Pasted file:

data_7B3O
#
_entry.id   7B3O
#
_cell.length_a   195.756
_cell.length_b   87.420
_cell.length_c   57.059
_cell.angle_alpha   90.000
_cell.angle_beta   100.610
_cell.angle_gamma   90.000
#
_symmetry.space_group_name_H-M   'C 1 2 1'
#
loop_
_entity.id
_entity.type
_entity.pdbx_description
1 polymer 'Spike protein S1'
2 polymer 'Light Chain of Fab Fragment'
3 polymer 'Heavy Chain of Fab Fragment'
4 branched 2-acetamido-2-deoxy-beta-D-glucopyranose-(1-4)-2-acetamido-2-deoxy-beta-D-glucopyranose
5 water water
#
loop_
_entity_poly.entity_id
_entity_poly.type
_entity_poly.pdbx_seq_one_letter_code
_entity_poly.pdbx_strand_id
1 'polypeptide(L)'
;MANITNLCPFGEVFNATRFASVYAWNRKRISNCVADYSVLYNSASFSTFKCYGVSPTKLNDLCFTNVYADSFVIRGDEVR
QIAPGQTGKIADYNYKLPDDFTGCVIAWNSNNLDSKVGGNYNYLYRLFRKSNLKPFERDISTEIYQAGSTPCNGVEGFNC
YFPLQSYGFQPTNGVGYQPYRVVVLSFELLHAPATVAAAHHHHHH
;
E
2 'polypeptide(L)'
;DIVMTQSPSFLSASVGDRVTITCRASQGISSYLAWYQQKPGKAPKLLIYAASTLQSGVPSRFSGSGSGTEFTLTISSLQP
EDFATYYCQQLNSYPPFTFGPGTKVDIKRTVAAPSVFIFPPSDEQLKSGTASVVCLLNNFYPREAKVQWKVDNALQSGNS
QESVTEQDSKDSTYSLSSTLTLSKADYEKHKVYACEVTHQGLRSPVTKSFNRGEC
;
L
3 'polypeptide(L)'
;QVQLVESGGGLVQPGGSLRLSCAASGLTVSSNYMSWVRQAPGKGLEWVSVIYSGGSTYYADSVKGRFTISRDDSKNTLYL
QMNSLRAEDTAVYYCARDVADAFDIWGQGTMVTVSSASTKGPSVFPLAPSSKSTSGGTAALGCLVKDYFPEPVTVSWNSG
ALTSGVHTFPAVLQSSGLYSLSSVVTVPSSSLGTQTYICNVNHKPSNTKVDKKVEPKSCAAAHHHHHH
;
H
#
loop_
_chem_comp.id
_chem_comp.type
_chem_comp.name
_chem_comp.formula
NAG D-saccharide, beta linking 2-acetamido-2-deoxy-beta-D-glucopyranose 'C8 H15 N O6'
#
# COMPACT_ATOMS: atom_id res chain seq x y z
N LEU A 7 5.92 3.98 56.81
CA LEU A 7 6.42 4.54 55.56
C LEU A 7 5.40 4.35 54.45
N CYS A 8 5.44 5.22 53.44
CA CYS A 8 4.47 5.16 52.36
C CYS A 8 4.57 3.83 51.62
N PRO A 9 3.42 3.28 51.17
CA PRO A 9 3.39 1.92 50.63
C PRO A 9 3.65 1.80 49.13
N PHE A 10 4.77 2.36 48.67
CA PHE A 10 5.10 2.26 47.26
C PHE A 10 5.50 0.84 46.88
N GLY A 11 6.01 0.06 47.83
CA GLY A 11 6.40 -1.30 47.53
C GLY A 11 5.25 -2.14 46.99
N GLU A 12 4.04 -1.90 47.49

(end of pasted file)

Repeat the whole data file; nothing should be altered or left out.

data_7B3O
#
_entry.id   7B3O
#
_cell.length_a   195.756
_cell.length_b   87.420
_cell.length_c   57.059
_cell.angle_alpha   90.000
_cell.angle_beta   100.610
_cell.angle_gamma   90.000
#
_symmetry.space_group_name_H-M   'C 1 2 1'
#
loop_
_entity.id
_entity.type
_entity.pdbx_description
1 polymer 'Spike protein S1'
2 polymer 'Light Chain of Fab Fragment'
3 polymer 'Heavy Chain of Fab Fragment'
4 branched 2-acetamido-2-deoxy-beta-D-glucopyranose-(1-4)-2-acetamido-2-deoxy-beta-D-glucopyranose
5 water water
#
loop_
_entity_poly.entity_id
_entity_poly.type
_entity_poly.pdbx_seq_one_letter_code
_entity_poly.pdbx_strand_id
1 'polypeptide(L)'
;MANITNLCPFGEVFNATRFASVYAWNRKRISNCVADYSVLYNSASFSTFKCYGVSPTKLNDLCFTNVYADSFVIRGDEVR
QIAPGQTGKIADYNYKLPDDFTGCVIAWNSNNLDSKVGGNYNYLYRLFRKSNLKPFERDISTEIYQAGSTPCNGVEGFNC
YFPLQSYGFQPTNGVGYQPYRVVVLSFELLHAPATVAAAHHHHHH
;
E
2 'polypeptide(L)'
;DIVMTQSPSFLSASVGDRVTITCRASQGISSYLAWYQQKPGKAPKLLIYAASTLQSGVPSRFSGSGSGTEFTLTISSLQP
EDFATYYCQQLNSYPPFTFGPGTKVDIKRTVAAPSVFIFPPSDEQLKSGTASVVCLLNNFYPREAKVQWKVDNALQSGNS
QESVTEQDSKDSTYSLSSTLTLSKADYEKHKVYACEVTHQGLRSPVTKSFNRGEC
;
L
3 'polypeptide(L)'
;QVQLVESGGGLVQPGGSLRLSCAASGLTVSSNYMSWVRQAPGKGLEWVSVIYSGGSTYYADSVKGRFTISRDDSKNTLYL
QMNSLRAEDTAVYYCARDVADAFDIWGQGTMVTVSSASTKGPSVFPLAPSSKSTSGGTAALGCLVKDYFPEPVTVSWNSG
ALTSGVHTFPAVLQSSGLYSLSSVVTVPSSSLGTQTYICNVNHKPSNTKVDKKVEPKSCAAAHHHHHH
;
H
#
loop_
_chem_comp.id
_chem_comp.type
_chem_comp.name
_chem_comp.formula
NAG D-saccharide, beta linking 2-acetamido-2-deoxy-beta-D-glucopyranose 'C8 H15 N O6'
#
# COMPACT_ATOMS: atom_id res chain seq x y z
N LEU A 7 5.92 3.98 56.81
CA LEU A 7 6.42 4.54 55.56
C LEU A 7 5.40 4.35 54.45
N CYS A 8 5.44 5.22 53.44
CA CYS A 8 4.47 5.16 52.36
C CYS A 8 4.57 3.83 51.62
N PRO A 9 3.42 3.28 51.17
CA PRO A 9 3.39 1.92 50.63
C PRO A 9 3.65 1.80 49.13
N PHE A 10 4.77 2.36 48.67
CA PHE A 10 5.10 2.26 47.26
C PHE A 10 5.50 0.84 46.88
N GLY A 11 6.01 0.06 47.83
CA GLY A 11 6.40 -1.30 47.53
C GLY A 11 5.25 -2.14 46.99
N GLU A 12 4.04 -1.90 47.49